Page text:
07 July 2007 (07.07.07) marks the midway to the international communitys commitments for creating a better world for its citizens. What have we achieved is the BIG QUESTION now.
Keep your Promises to World's Children
There are so many pressing human needs - it is hard to prioritise them. We need to combat HIV and other epidemic diseases, as well as terrorism, drug trafficking, and military conflicts. We need clean water, sanitation, health care and immunisations, and adequate nutrition - not to mention environmental protection and
an adequate standard of living. The list goes on and is daunting. But, we ought to think of not only how many human rights issues are linked to child labour, but how many of these issues can be
addressed by redirecting millions child labourers to school - for example, HIV education, immunisations, nutrition, etc. Quality education can make an important contribution to a culture of global tolerance and world peace and security.
07 July 2007 (07.07.07) marks the midway to the international community’s commitments for creating a better world for its citizens. What have we achieved is the BIG QUESTION now.
Points of Concern
The first MDG target – to get as many girls as boys into primary and secondary school by 2005 – was missed in over 90 countries. In countries such as Niger and Burkina Faso, only one in three girls go to school at all.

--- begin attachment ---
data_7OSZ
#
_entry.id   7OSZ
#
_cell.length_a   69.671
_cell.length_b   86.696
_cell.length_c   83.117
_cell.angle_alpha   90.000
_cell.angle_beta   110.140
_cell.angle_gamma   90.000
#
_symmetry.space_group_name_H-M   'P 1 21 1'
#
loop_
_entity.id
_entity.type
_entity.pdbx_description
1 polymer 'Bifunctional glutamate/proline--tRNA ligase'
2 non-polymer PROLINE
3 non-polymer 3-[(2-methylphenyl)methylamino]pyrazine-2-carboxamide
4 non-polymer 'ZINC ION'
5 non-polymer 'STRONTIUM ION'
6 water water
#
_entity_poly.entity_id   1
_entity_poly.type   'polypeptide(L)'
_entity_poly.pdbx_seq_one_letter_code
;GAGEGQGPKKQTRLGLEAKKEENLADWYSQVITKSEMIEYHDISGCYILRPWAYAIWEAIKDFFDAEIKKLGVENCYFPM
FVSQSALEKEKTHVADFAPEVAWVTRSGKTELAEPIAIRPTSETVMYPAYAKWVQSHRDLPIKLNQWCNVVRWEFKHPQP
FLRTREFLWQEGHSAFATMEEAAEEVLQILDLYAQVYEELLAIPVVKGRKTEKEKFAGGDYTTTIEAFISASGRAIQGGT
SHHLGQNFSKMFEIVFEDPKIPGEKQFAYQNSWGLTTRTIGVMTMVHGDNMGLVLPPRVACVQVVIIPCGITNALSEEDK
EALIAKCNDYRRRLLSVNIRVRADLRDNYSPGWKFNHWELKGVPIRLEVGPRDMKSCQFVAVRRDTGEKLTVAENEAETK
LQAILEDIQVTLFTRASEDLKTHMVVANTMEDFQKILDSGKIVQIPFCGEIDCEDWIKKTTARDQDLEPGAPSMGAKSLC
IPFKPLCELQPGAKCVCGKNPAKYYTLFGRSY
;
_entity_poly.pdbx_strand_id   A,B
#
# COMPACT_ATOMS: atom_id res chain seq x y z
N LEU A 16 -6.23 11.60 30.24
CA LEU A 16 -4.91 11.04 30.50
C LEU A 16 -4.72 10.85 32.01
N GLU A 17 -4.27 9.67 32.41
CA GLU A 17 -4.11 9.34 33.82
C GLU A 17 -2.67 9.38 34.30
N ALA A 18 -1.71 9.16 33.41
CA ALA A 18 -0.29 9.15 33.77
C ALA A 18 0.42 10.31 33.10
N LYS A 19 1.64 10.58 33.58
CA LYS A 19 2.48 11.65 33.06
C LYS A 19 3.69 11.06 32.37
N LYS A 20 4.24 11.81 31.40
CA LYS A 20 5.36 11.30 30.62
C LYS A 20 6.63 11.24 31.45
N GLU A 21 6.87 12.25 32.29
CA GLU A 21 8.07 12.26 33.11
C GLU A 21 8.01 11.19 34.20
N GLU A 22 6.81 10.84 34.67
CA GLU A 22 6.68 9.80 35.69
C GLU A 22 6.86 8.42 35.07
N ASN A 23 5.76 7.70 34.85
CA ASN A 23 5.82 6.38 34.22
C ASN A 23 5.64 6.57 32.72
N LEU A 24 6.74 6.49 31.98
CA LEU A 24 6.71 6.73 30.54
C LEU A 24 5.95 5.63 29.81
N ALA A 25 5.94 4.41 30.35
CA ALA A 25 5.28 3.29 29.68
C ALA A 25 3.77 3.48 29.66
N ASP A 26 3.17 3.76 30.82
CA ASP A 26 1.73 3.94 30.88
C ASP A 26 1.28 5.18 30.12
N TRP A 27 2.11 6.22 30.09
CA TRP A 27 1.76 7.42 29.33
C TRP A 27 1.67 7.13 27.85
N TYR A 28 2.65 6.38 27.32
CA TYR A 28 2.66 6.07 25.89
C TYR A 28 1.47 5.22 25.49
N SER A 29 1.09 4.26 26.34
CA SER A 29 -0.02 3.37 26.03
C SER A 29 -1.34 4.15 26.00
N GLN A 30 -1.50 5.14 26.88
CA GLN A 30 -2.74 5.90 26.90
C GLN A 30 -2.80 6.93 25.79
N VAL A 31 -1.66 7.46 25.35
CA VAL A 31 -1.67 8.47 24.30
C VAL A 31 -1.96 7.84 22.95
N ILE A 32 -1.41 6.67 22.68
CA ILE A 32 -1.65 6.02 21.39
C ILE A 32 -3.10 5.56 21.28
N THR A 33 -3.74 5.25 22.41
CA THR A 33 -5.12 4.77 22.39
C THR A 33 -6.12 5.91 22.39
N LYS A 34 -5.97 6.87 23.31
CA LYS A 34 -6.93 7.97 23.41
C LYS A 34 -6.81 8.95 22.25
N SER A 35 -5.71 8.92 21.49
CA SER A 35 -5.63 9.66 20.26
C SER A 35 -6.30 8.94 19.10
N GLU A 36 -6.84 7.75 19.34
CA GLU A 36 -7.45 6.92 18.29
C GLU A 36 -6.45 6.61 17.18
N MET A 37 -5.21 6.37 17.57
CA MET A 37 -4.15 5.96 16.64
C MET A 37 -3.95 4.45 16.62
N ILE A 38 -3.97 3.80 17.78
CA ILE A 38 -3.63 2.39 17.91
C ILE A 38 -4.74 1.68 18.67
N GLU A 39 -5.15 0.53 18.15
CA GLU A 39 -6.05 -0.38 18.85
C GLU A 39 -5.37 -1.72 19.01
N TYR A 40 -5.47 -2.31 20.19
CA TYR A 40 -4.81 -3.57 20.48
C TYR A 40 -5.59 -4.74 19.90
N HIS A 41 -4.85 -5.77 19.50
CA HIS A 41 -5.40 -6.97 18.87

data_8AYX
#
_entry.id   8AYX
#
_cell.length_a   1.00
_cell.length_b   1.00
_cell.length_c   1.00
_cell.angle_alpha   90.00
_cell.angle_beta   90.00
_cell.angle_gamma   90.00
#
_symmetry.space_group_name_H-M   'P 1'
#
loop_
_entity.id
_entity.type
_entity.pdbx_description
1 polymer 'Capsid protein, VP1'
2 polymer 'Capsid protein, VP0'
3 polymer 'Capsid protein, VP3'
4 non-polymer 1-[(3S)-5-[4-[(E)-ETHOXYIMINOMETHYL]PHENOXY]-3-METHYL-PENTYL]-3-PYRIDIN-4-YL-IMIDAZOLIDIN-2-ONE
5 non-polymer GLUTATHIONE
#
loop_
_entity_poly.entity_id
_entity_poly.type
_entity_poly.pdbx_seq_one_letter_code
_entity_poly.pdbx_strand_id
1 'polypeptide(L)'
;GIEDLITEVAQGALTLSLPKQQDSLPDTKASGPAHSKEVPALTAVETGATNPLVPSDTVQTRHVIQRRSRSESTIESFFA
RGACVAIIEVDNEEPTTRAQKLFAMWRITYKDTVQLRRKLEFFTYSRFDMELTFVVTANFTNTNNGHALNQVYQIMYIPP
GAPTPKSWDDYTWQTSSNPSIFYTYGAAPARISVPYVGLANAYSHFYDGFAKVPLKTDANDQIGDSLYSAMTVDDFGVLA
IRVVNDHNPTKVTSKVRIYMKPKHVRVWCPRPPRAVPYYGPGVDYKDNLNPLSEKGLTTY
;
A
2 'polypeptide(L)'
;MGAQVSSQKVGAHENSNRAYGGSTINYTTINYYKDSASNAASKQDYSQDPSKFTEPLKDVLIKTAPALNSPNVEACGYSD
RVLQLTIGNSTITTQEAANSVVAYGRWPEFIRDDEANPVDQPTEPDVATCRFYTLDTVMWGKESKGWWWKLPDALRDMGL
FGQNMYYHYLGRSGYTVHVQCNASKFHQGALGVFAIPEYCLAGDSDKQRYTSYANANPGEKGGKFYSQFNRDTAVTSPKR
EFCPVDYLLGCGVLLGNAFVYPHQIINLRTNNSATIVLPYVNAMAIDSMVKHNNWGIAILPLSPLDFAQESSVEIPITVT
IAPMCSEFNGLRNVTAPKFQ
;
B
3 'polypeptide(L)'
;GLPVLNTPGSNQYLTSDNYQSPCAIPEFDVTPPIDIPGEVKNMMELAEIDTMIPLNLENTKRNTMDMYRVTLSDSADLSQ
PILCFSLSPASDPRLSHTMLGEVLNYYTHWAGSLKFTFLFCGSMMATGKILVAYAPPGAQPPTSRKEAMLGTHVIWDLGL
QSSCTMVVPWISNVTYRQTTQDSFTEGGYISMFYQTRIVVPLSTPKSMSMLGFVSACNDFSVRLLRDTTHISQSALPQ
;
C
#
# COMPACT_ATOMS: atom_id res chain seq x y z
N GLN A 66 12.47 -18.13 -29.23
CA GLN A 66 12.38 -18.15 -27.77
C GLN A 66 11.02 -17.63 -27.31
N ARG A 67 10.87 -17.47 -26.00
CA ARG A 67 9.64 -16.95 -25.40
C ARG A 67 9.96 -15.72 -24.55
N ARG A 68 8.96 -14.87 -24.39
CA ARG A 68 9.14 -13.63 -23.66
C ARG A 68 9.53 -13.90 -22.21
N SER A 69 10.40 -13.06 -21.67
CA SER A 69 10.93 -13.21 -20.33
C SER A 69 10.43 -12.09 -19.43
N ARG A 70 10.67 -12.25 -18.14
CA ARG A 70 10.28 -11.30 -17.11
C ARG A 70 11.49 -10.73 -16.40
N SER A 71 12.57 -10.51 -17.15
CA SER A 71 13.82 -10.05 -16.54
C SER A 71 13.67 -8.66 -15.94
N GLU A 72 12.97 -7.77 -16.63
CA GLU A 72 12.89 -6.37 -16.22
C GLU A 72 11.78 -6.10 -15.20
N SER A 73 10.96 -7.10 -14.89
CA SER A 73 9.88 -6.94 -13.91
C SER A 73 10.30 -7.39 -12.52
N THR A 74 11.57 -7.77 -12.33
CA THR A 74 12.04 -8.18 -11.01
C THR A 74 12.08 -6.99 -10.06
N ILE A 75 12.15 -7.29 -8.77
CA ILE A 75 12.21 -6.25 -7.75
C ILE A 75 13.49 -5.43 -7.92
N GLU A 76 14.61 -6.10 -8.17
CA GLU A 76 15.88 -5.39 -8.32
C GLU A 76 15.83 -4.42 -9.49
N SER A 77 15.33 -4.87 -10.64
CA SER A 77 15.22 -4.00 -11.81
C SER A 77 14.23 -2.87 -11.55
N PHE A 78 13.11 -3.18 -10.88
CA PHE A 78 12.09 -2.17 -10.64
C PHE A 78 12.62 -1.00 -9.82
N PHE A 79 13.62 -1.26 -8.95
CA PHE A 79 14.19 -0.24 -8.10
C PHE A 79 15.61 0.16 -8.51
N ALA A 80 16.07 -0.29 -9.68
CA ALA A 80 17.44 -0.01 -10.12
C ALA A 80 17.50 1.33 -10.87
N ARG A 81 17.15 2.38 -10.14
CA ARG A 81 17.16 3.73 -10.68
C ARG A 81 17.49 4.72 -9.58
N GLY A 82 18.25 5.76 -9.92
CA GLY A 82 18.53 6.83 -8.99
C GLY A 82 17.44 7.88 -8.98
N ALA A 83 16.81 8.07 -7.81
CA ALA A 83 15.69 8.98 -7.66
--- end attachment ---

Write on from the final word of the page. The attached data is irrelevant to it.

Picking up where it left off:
In 2006, failure to reach the 2005 MDG gender-parity target will result in over 1 million unnecessary child and maternal deaths. Educated women have greater knowledge about health issues and greater bargaining power in the household, which has a positive impact on their own health and that of their children.
HIV/AIDS infection rates double among young people who do not finish primary school. If every girl and boy received a complete primary education, at least seven million new cases of HIV could be prevented in a decade.
In many countries, school fees are a major barrier that prevents children – especially girls – from going to school. When school fees were abolished in Uganda, Tanzania, and Kenya, seven million additional children – many of them girls –- entered school in these three countries alone.
Well-trained and well-supported teachers are essential to providing good-quality education for girls and boys. However, there is currently a global shortage of two million teachers, and at least 15 million new teachers will be needed between now and 2015 in order to achieve education for all.
Globally, an extra $7-17 billion per year is still needed to enable all girls and boys to receive a quality primary education.
We want to know what you think about this issue
Which MDG do you believe is the most achievable of all?
Can we achieve education for all in 2015?
If no what should be the change is strategy?
To know more about on this article